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Home Fires on the Rise due to Small Mistakes

There are hidden horrors lurking in every Victorian home. They are disguised in many forms, from the humble hairdryer, to the heater, and even your mobile phone.

The number of avoidable house fires in Victoria is increasing.

Last year, firefighters from MFB and CFA attended 3211 preventable house fires - that's an average of eight every day and 41 more than the previous year (3170).

Although the causes vary – from dinner left to burn on the stove to overcharged laptops or clothing left to dry too close to a heater – all fires had one thing in common: a small mistake had serious consequences.

The fire services have united to raise awareness of the common causes of house fires and how to avoid them.

In 2015, 41 per cent of preventable house fires started in the kitchen, 9 per cent in the lounge room and 7 per cent in the bedroom.

The most common causes of fire were unattended cooking (18%), heating (13%), smoking and faulty electrical appliances.

"Most preventable house fires are triggered by a simple, avoidable mistake," åMFB Acting Chief Officer David Youssef.

"A moment of distraction, carelessness or neglect which can have lifelong impacts.

“There were 3,211 preventable house fires in Victoria last year, but there would be many more close calls which go unreported.

“Small mistakes can cause fires, so don’t run the risk.”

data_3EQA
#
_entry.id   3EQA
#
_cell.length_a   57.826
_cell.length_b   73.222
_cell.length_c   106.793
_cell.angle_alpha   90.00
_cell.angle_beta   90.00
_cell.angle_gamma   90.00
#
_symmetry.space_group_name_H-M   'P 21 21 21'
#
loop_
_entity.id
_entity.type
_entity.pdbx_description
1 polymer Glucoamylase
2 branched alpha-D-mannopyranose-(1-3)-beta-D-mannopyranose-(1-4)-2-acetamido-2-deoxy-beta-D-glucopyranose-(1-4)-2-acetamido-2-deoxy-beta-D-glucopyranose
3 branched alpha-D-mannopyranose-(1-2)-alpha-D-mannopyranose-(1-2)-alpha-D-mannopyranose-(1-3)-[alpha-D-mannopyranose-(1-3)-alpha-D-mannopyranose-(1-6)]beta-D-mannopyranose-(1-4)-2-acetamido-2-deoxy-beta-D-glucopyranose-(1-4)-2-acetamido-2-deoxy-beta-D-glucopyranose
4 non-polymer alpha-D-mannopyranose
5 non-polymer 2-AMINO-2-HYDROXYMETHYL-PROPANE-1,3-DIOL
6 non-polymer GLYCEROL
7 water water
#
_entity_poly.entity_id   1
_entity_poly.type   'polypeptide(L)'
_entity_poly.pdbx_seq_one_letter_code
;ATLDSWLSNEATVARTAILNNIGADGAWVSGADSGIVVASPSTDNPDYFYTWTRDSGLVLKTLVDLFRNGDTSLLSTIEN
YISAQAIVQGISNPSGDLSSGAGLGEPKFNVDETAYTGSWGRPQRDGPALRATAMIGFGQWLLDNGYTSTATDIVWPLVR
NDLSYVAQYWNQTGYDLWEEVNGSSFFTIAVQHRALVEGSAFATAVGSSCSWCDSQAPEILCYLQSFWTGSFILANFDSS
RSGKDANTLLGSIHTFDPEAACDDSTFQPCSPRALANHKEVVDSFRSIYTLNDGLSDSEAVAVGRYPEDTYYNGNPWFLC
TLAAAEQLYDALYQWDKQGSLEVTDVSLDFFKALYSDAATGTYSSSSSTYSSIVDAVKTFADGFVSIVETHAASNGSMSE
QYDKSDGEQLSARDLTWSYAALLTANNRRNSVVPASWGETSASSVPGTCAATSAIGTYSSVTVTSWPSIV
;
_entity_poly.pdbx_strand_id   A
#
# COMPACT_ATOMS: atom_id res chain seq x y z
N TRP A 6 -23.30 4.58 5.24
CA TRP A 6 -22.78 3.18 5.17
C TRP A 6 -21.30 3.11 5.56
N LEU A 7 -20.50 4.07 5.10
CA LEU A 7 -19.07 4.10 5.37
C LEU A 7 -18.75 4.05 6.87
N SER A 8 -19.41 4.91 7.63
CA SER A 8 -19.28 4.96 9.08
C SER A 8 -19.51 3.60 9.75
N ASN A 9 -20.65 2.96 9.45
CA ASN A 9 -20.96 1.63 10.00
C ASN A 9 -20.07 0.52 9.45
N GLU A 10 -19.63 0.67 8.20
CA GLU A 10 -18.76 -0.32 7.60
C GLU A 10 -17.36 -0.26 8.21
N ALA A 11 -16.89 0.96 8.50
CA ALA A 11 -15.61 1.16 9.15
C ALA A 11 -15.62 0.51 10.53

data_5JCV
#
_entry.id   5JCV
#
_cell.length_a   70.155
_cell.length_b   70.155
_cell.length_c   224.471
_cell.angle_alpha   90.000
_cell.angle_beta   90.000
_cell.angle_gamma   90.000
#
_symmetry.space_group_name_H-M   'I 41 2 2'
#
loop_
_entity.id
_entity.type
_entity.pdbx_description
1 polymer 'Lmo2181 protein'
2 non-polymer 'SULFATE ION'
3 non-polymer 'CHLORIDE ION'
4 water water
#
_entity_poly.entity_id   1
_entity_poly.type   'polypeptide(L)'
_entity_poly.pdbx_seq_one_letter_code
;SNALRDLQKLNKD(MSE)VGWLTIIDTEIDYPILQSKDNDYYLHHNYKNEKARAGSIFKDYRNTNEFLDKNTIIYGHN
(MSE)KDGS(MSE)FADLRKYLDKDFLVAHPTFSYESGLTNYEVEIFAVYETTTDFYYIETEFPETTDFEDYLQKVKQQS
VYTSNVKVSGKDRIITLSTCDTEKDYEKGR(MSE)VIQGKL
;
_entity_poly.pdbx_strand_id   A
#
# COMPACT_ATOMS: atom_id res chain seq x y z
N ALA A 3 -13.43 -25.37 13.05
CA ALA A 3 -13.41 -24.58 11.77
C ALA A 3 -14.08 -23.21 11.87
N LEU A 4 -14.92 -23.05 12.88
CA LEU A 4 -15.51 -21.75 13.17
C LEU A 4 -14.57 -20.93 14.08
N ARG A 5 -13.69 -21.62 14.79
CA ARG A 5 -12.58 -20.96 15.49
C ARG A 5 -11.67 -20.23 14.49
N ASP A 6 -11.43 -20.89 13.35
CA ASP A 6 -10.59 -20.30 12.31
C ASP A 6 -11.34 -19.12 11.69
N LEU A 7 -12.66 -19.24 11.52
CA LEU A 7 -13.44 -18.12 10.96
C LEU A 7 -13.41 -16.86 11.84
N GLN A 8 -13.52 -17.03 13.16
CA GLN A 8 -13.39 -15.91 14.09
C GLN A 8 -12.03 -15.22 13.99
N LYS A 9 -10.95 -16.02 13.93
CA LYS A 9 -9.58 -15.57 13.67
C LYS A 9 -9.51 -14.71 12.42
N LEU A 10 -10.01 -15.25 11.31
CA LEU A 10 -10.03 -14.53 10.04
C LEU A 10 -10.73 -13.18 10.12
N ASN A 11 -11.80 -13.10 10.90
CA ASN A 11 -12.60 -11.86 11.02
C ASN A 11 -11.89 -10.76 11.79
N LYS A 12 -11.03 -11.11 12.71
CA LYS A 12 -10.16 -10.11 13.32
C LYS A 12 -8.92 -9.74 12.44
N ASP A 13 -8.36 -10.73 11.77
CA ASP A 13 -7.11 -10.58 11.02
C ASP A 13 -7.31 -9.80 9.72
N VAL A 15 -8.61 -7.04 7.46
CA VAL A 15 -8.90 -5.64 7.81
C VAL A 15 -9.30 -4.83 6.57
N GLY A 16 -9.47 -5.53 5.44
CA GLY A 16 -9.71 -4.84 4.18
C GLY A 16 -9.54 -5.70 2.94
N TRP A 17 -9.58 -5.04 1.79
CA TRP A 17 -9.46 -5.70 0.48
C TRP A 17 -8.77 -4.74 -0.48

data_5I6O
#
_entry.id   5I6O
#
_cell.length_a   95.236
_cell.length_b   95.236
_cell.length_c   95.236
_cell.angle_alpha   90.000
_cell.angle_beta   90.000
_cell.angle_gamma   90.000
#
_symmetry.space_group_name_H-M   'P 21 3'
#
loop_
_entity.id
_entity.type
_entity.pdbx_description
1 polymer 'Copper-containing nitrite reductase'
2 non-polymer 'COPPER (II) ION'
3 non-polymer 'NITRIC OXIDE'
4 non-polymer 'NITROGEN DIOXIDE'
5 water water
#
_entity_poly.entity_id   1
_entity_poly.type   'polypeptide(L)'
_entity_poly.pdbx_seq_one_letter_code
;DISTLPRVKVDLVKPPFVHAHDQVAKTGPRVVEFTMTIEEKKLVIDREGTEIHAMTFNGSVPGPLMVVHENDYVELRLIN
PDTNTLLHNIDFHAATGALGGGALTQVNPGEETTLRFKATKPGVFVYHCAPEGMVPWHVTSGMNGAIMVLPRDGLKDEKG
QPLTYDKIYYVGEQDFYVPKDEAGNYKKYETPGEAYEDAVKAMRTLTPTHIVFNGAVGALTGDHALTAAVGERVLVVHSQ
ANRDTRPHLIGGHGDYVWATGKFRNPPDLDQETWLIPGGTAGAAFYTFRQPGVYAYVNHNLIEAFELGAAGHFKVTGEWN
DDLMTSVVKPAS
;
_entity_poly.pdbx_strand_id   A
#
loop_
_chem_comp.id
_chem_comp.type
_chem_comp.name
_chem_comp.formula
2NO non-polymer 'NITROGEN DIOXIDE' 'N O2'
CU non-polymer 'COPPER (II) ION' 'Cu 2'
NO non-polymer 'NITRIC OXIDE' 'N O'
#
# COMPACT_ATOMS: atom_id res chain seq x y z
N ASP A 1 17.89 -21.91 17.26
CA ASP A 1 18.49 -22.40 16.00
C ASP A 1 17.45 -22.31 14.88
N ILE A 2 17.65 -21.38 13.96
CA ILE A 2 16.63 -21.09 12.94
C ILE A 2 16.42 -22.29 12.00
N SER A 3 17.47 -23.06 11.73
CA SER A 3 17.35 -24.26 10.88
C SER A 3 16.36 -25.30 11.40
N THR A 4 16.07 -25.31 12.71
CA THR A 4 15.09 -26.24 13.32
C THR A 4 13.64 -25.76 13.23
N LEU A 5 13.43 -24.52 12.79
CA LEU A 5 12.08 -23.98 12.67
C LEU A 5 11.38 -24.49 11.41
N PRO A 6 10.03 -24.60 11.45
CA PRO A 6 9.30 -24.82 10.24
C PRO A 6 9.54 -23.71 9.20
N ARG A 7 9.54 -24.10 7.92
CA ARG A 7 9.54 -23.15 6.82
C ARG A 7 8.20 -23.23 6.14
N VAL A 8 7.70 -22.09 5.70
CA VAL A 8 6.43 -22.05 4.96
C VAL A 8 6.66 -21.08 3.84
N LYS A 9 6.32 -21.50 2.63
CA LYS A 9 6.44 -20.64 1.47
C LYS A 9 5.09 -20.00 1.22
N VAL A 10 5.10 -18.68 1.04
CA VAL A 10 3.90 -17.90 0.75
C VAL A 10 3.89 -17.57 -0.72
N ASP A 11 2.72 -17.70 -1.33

CFA Chief Officer Steve Warrington said despite common misconceptions, more people were killed in preventable house fires than in bushfires in 2015.

“There are hundreds of ‘safe mistakes’ that Victorians make every day without thinking,” he said.

“But because they don’t have serious consequences, they largely go unnoticed.

“We’re asking people to think about those other small mistakes as well – things like overloading your power boards, or burning candles too close to the curtains – which can all have serious consequences.

“We want people to think twice before putting their homes and their families at risk.”

At the launching at Federation Square, the Safe Mistake Zone Campaign invited members of the public to make a safe mistake, like posing for an embarrassing photo in the Safe Mistake Zone photo booth, or getting a bad temporary tattoo or eccentric hairstyle.

Firefighters were on hand to provide tips about unsafe mistakes and hidden causes of home fires, such as overheating laptops or hair straighteners.

The fire agencies also launched the new Safe Mistake Zone website; a home fire safety ‘hub’ where people can challenge the firies in the new safe mistake game, download useful resources, and find out how many house fires occurred in their local area in 2015.

Remember, small mistakes can cause house fires, so don’t run the risk.

To find out more visit